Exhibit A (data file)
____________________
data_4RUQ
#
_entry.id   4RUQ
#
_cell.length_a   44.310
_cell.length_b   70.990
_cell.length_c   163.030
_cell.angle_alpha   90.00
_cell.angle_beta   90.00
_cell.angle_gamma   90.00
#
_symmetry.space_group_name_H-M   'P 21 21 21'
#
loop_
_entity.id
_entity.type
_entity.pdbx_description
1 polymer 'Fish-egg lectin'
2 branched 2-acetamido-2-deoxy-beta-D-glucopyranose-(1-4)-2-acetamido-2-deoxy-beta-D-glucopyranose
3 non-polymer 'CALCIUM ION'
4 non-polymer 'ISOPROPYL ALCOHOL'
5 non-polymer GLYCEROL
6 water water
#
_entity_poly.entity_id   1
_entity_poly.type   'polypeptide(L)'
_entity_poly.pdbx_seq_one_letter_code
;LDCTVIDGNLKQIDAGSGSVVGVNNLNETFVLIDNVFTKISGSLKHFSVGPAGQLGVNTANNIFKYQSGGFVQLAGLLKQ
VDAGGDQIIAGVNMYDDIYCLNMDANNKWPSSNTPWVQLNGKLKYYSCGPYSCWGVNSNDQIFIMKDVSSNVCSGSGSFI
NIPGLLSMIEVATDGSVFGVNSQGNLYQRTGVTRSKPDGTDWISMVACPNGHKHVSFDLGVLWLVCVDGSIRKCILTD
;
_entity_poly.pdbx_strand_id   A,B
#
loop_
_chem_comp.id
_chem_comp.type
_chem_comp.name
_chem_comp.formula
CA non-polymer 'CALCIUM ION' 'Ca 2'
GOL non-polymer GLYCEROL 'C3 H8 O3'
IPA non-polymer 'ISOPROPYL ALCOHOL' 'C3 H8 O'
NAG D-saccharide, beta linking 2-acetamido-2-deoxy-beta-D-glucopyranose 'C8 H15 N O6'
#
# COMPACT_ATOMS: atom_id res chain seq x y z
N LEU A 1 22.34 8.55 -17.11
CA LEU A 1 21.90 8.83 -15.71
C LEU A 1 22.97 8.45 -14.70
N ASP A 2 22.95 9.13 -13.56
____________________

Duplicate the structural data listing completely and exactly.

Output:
data_4RUQ
#
_entry.id   4RUQ
#
_cell.length_a   44.310
_cell.length_b   70.990
_cell.length_c   163.030
_cell.angle_alpha   90.00
_cell.angle_beta   90.00
_cell.angle_gamma   90.00
#
_symmetry.space_group_name_H-M   'P 21 21 21'
#
loop_
_entity.id
_entity.type
_entity.pdbx_description
1 polymer 'Fish-egg lectin'
2 branched 2-acetamido-2-deoxy-beta-D-glucopyranose-(1-4)-2-acetamido-2-deoxy-beta-D-glucopyranose
3 non-polymer 'CALCIUM ION'
4 non-polymer 'ISOPROPYL ALCOHOL'
5 non-polymer GLYCEROL
6 water water
#
_entity_poly.entity_id   1
_entity_poly.type   'polypeptide(L)'
_entity_poly.pdbx_seq_one_letter_code
;LDCTVIDGNLKQIDAGSGSVVGVNNLNETFVLIDNVFTKISGSLKHFSVGPAGQLGVNTANNIFKYQSGGFVQLAGLLKQ
VDAGGDQIIAGVNMYDDIYCLNMDANNKWPSSNTPWVQLNGKLKYYSCGPYSCWGVNSNDQIFIMKDVSSNVCSGSGSFI
NIPGLLSMIEVATDGSVFGVNSQGNLYQRTGVTRSKPDGTDWISMVACPNGHKHVSFDLGVLWLVCVDGSIRKCILTD
;
_entity_poly.pdbx_strand_id   A,B
#
loop_
_chem_comp.id
_chem_comp.type
_chem_comp.name
_chem_comp.formula
CA non-polymer 'CALCIUM ION' 'Ca 2'
GOL non-polymer GLYCEROL 'C3 H8 O3'
IPA non-polymer 'ISOPROPYL ALCOHOL' 'C3 H8 O'
NAG D-saccharide, beta linking 2-acetamido-2-deoxy-beta-D-glucopyranose 'C8 H15 N O6'
#
# COMPACT_ATOMS: atom_id res chain seq x y z
N LEU A 1 22.34 8.55 -17.11
CA LEU A 1 21.90 8.83 -15.71
C LEU A 1 22.97 8.45 -14.70
N ASP A 2 22.95 9.13 -13.56